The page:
My interests arise from the delicate boundaries that exist between the natural and the artificial. By closely observing the physical and social environment around me, I find hidden beauty and peculiarity, such as a cell towers posing as a pine tree, a flock of non-native birds, coyotes thriving in urban parks, hybrid species thriving in nature, tree branches growing through wire fence, or moss growing in a crack of cement sidewalk. I emphasize these subtle details and exaggerate their illogicality to cultivate my own version of invented creatures and landscapes.
In our society the boundaries between what is artificial and natural, what is manipulating and manipulated, become obscured. By inventing new hybrid species and landscapes, I am exploring the co-existence of natural and artificial forms.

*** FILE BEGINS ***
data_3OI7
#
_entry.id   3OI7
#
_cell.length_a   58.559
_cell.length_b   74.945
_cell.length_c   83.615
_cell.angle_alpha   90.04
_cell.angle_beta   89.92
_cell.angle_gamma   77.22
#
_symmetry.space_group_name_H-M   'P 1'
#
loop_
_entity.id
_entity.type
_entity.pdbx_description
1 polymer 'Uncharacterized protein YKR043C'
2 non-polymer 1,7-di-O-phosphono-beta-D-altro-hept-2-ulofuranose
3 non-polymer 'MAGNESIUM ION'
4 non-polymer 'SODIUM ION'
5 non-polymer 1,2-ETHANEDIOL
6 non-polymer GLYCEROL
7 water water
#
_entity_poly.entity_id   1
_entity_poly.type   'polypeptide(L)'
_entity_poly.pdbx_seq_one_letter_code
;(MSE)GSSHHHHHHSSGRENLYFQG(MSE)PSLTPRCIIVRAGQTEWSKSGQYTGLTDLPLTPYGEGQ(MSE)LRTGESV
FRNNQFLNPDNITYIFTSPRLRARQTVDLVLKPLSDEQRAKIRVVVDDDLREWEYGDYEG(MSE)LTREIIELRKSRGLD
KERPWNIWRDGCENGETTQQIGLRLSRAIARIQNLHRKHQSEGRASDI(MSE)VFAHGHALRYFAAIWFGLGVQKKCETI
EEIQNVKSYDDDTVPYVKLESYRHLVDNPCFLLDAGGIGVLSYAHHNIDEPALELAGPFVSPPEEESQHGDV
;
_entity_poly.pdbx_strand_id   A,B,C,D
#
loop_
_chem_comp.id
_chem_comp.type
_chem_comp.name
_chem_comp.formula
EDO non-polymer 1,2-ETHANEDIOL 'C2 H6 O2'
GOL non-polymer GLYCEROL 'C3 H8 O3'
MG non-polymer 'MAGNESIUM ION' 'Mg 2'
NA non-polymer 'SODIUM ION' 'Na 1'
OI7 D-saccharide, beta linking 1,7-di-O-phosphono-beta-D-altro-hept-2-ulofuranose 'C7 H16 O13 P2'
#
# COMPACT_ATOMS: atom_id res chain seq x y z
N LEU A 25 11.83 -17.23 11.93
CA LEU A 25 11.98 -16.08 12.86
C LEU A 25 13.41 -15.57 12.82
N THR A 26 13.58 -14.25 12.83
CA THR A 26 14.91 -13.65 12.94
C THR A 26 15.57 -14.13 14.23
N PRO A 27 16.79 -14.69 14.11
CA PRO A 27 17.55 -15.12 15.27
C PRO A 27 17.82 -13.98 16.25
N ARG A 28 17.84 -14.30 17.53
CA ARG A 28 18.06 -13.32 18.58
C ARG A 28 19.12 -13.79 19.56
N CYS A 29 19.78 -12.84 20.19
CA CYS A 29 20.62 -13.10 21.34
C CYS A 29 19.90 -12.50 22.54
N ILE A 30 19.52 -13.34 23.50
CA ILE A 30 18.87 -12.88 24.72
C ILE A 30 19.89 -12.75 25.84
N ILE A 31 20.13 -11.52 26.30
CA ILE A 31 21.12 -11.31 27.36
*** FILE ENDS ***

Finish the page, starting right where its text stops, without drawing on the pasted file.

Misako Inaoka, born in Kyoto JAPAN, has studied art in the United States, receiving a BFA from RISD (2001) and an MFA from Mills College (2006). Her work has been exhibited in galleries and museums in the U.S., Europe, China and Japan, where she is based now. She is a recipient of several grants/awards and residencies such as Montalvo Residency (Irvine Fellowship), S & R Foundation (Washington Awards), Headlands Center of the Art residency, MacDowell Colony (National Endowment of the Arts) and de Young Museum residency.
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